so my family has a monthly newsletter (we’re pretty cool like that) and in our december issue, i managed to snag a feature article. and since i’m feeling generous on this december eve, i figured i’d share my article with all of you. plus it’s accompanied by a really cute photo of me as a wee babe. so if you hate what i have to say, at least the old school pic of yours truly can act as a consolation prize.
Why I Write.
It’s hard to know for sure when exactly my passion began. But as far back as I can remember, I’ve been a writer. Whether it was penning short stories at Grandma’s house, or composing essays for Honors English, my connection with the written word has been ingrained in me since the beginning.
And then one day my girlfriend started this thing called a blog -an online journal of sorts, her very own personal plot of internet real estate to populate as she wished. And I tuned in daily to see her do just that. She peppered it with photos of outfits to recreate, inspirational quotes, links to new music, and more. I saw the way people took to it, like a moth to flame (present company included); checking in regularly for a glimpse of her latest musings. But the thought of creating something similar of my own scared me. For being of the relatively hip generation, I wasn’t too technologically savvy. But after enough coaxing and the dawning of a new year (2010), I claimed my stake of the blogosphere and launched Trader Joes, Nike Tempos and Reality Shows on January 6th, 2010.
I remember composing my first post as if it was yesterday –“He’s Just Stuck in Traffic” –an homage to my habitually single self and a pithy tale of how I had arrived at my new catch phrase when posed the dreaded, “and why is it that you are still single?” inquiry. And I remember the feeling of equal parts anxiety and pride when I finally hit “publish” for the first time, too.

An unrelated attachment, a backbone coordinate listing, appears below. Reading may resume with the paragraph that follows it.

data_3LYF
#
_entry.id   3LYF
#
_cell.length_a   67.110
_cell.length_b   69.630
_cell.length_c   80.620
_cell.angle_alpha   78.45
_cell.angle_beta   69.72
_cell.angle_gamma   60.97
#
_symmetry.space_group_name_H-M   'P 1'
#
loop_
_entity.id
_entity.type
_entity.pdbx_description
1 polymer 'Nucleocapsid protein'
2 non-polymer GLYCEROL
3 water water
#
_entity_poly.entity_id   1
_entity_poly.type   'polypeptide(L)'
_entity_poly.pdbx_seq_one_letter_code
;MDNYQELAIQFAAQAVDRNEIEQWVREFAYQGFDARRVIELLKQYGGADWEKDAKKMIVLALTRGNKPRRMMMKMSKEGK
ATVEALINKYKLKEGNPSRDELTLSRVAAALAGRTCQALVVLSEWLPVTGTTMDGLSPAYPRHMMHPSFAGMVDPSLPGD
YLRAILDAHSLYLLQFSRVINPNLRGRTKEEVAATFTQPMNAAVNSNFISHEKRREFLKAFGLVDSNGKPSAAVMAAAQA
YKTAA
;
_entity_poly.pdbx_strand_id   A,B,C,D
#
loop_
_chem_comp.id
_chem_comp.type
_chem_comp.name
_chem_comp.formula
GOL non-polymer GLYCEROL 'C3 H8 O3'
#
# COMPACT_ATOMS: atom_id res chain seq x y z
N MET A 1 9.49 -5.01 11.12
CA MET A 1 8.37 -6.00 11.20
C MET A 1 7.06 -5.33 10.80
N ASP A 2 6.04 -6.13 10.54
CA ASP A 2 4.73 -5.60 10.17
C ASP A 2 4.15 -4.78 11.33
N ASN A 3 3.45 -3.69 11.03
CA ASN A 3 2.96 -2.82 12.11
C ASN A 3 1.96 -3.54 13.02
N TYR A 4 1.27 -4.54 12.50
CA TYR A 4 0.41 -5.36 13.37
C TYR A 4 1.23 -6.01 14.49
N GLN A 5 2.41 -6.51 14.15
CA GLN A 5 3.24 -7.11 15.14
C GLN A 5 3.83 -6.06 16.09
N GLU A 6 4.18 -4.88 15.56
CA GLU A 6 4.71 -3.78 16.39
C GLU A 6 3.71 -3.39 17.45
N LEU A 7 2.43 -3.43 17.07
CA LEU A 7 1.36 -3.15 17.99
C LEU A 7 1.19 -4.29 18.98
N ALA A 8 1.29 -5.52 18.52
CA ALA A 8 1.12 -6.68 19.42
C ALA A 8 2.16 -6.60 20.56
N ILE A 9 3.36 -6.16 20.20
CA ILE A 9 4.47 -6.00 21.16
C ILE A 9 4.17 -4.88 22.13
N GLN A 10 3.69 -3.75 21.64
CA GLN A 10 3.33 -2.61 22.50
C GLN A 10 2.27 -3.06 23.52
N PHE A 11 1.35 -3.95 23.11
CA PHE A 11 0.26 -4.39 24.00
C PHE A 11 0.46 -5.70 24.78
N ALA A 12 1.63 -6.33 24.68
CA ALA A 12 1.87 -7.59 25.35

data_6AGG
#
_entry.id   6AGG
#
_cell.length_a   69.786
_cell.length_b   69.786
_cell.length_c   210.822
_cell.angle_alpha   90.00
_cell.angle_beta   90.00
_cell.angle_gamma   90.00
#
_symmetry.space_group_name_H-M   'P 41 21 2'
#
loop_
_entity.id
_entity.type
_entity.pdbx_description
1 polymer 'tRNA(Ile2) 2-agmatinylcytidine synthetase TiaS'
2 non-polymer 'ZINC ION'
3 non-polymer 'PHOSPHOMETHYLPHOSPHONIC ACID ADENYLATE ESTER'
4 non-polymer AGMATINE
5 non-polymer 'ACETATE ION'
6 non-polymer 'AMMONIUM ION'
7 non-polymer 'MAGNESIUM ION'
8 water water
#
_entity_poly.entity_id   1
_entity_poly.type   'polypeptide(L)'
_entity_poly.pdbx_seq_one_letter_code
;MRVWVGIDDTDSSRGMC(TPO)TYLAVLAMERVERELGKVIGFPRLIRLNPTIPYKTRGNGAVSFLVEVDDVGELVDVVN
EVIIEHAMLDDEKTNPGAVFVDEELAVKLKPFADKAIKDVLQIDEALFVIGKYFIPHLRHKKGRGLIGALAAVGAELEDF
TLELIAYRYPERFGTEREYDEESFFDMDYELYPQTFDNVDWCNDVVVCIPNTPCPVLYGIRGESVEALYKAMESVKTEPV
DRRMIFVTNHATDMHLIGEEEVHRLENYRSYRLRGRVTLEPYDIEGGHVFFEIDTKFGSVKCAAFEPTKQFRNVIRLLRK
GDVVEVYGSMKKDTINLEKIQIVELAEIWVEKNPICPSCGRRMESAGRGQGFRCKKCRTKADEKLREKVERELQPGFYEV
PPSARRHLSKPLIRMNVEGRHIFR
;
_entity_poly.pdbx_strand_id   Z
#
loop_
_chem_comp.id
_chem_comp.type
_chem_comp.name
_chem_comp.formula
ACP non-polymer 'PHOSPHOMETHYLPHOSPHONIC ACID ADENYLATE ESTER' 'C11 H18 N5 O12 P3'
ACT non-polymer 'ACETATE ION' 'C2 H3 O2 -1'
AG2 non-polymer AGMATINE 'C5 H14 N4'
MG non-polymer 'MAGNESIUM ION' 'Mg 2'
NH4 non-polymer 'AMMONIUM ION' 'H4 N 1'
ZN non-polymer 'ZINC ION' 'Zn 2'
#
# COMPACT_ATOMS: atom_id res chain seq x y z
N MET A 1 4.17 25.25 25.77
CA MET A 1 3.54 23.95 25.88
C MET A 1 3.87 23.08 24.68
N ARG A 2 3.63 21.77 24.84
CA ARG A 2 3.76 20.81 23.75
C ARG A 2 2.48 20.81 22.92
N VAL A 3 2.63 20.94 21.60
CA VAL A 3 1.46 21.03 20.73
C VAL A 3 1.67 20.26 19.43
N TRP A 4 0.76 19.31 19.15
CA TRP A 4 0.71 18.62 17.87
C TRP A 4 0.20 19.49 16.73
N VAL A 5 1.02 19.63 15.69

What had I gotten myself into? Would people find my writings entertaining? I mean, was I even any good at this blogging business?
But then, little by little as I mentioned my bout of literary bravery to my nearest and dearest, a following formed. They assured me of my writing talents and affirmed me in the enjoyment found in reading my stories. In a beautiful twist of fate it seemed, the more I was vulnerable in exposing my insecurities and less than award-worthy performances on such a public platform, the better the response I received.
And so I continued to write. And when I felt comfortable enough with my stride, I began to share my posts on Facebook, too. With a broader audience to reach, I was a bit nervous to unleash my tales of my most recent misadventures in love and weekday visits to my neighborhood Trader Joe’s on such a public forum (hey there, 1000+ Facebook friends), but only in doing that did I really come to realize what it is that makes me love writing so darn much.
It’s the connection. The instant feeling of “wait, you feel /think/do that, too?” That realization that someone somewhere has put into words a sentiment you’ve always identified with but maybe never properly quantified through your own endeavors. I know I’ve felt this way as a reader of others’ musings and I am grateful that I have been able to, at times, be the source of others’ aha! moments, too.
It’s also a time machine. It’s a means of transportation; to a time, to a place, to a feeling. It’s the collection of my life’s stories, penned for me to revisit whenever I so desire. To call upon when I need a reminder of where I’ve been and who I’ve become.
I’ve been asked a time or twelve if I ever am fearful for being so open and honest about my life and its musings, that someone might take advantage of this easily accessed knowledge and use it to my detriment. And while it may be scary to spatter your insides on the confines of a blank computer screen for the world to see, the reaped rewards of doing just so far outweigh the anxietal collateral. And I have seen them manifested first hand.
It’s the comment from a loved one, from a perfect stranger, or from an acquaintance whose bond falls somewhere in between -the “thank you for sharing” sentiment, that makes this life of vulnerability worthwhile. Because I’ll gladly share the uncomfortable parts, the good, the bad, and most definitely the awkward, if it means that someone else can feel a little less lonely that day.
So for that reason (and for many other reasons, too), I write. And I will continue to do to so until the day I die. No matter if my readership totals none or 500,001.